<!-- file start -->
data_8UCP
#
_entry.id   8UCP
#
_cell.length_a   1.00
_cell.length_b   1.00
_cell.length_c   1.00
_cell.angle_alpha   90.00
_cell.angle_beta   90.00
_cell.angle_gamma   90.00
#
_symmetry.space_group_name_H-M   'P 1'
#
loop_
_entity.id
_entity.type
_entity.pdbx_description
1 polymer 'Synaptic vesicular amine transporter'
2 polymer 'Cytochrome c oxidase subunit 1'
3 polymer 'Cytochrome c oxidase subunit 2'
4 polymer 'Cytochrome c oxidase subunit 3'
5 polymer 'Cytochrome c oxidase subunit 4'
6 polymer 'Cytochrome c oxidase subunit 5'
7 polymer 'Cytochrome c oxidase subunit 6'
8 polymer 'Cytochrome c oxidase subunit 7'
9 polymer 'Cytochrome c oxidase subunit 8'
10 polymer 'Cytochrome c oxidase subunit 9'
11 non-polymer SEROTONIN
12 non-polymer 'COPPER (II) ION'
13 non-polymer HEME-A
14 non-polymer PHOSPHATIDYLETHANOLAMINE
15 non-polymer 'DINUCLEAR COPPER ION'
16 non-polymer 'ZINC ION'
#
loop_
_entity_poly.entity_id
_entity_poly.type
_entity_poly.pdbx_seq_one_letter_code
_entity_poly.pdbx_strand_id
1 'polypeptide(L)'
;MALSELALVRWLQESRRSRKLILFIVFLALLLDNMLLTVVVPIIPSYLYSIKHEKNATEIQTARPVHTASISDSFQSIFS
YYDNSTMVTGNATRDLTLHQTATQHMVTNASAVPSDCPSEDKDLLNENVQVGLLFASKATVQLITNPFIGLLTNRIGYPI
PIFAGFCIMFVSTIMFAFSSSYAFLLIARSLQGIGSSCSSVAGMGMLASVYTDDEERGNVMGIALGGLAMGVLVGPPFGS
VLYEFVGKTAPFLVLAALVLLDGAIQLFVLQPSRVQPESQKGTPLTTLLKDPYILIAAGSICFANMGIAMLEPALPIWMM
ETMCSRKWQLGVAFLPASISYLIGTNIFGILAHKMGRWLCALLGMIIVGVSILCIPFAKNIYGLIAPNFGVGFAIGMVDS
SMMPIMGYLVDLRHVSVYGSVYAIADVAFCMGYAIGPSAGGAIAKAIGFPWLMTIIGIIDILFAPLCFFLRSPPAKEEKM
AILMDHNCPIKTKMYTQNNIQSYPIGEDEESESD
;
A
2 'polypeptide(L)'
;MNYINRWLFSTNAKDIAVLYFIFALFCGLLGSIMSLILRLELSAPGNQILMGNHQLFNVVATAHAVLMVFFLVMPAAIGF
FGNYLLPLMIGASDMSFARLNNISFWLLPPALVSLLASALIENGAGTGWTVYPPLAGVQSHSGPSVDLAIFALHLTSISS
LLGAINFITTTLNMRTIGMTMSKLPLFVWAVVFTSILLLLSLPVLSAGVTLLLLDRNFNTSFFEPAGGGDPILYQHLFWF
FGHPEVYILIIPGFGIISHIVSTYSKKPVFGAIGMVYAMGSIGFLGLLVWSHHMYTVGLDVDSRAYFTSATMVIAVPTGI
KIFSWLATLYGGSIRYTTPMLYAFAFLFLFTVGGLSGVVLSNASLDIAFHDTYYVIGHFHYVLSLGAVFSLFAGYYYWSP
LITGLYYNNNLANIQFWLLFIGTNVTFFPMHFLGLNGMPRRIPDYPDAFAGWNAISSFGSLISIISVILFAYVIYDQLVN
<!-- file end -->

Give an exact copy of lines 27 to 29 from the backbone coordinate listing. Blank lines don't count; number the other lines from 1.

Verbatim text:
10 polymer 'Cytochrome c oxidase subunit 9'
11 non-polymer SEROTONIN
12 non-polymer 'COPPER (II) ION'